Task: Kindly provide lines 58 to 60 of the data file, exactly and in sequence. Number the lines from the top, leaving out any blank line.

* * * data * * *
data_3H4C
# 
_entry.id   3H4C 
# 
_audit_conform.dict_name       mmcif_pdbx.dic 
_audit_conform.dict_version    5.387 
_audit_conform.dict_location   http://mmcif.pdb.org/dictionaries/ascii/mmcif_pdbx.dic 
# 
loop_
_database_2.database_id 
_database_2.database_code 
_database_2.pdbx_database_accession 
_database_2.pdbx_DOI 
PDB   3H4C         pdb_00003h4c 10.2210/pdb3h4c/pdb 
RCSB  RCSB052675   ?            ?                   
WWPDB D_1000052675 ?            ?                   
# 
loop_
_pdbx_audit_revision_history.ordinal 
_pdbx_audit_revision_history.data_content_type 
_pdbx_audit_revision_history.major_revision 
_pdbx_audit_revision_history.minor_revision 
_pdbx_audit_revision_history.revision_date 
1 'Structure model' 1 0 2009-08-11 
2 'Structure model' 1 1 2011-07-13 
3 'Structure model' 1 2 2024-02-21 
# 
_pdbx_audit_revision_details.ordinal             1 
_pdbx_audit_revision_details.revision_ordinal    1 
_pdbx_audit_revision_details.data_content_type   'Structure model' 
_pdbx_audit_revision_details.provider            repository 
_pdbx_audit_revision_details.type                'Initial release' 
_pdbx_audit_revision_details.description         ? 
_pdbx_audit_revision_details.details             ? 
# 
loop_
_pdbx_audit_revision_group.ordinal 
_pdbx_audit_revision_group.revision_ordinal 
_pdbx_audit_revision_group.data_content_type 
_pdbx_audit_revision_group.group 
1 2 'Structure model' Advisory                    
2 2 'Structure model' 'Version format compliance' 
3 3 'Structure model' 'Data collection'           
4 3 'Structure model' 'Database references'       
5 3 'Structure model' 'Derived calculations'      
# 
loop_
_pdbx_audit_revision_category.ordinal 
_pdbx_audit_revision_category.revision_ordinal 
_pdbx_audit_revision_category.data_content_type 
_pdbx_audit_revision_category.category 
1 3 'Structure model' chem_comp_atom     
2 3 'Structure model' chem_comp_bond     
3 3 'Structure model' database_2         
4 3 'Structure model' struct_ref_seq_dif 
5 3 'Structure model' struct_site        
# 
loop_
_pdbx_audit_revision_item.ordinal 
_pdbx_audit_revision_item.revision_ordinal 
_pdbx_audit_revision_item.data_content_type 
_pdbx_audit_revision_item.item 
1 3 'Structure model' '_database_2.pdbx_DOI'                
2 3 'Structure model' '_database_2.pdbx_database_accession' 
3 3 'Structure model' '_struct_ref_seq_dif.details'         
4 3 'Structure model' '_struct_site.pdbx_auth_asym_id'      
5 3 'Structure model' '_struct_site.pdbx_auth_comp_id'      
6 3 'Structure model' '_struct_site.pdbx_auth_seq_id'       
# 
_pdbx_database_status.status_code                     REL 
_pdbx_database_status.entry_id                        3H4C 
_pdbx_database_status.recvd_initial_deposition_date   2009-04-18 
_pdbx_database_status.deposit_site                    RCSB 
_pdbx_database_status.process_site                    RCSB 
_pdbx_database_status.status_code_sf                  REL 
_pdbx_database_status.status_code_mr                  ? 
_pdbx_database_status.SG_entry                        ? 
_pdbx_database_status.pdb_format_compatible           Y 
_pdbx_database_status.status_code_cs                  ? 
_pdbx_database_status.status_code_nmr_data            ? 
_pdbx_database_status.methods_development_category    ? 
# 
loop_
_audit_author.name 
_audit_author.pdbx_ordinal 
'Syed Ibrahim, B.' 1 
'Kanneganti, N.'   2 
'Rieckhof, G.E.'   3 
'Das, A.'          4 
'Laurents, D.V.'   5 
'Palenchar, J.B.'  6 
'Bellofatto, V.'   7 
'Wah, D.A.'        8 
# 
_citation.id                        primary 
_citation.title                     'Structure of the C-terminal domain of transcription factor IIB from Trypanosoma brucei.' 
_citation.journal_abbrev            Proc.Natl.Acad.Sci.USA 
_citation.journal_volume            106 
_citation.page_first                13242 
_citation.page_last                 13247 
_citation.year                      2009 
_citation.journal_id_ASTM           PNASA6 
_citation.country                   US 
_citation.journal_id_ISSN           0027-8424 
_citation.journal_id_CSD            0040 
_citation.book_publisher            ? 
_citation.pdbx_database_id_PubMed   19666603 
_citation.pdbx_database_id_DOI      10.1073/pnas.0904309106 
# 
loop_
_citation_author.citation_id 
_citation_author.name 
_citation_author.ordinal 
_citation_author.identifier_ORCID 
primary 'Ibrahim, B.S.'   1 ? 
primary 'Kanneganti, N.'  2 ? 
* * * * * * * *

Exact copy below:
loop_
_pdbx_audit_revision_item.ordinal 
_pdbx_audit_revision_item.revision_ordinal 